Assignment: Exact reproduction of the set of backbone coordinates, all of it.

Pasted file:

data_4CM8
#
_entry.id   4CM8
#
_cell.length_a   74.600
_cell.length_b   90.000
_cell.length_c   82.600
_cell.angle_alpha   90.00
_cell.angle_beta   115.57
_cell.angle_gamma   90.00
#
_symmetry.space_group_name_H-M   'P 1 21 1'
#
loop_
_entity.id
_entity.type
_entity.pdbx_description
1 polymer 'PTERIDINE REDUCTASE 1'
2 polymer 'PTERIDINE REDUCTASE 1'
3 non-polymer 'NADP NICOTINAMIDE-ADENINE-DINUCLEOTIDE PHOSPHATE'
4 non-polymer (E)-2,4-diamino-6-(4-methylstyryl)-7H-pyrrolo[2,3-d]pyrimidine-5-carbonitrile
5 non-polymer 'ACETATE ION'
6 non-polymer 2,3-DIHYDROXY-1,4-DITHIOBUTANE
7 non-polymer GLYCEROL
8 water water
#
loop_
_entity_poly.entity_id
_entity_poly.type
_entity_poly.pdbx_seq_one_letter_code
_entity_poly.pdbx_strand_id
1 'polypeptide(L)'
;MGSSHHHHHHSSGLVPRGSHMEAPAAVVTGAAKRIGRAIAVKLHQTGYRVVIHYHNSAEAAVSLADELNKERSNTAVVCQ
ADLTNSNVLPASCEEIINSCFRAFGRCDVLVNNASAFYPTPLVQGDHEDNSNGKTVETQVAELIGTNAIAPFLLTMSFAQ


data_4CM8
#
_entry.id   4CM8
#
_cell.length_a   74.600
_cell.length_b   90.000
_cell.length_c   82.600
_cell.angle_alpha   90.00
_cell.angle_beta   115.57
_cell.angle_gamma   90.00
#
_symmetry.space_group_name_H-M   'P 1 21 1'
#
loop_
_entity.id
_entity.type
_entity.pdbx_description
1 polymer 'PTERIDINE REDUCTASE 1'
2 polymer 'PTERIDINE REDUCTASE 1'
3 non-polymer 'NADP NICOTINAMIDE-ADENINE-DINUCLEOTIDE PHOSPHATE'
4 non-polymer (E)-2,4-diamino-6-(4-methylstyryl)-7H-pyrrolo[2,3-d]pyrimidine-5-carbonitrile
5 non-polymer 'ACETATE ION'
6 non-polymer 2,3-DIHYDROXY-1,4-DITHIOBUTANE
7 non-polymer GLYCEROL
8 water water
#
loop_
_entity_poly.entity_id
_entity_poly.type
_entity_poly.pdbx_seq_one_letter_code
_entity_poly.pdbx_strand_id
1 'polypeptide(L)'
;MGSSHHHHHHSSGLVPRGSHMEAPAAVVTGAAKRIGRAIAVKLHQTGYRVVIHYHNSAEAAVSLADELNKERSNTAVVCQ
ADLTNSNVLPASCEEIINSCFRAFGRCDVLVNNASAFYPTPLVQGDHEDNSNGKTVETQVAELIGTNAIAPFLLTMSFAQ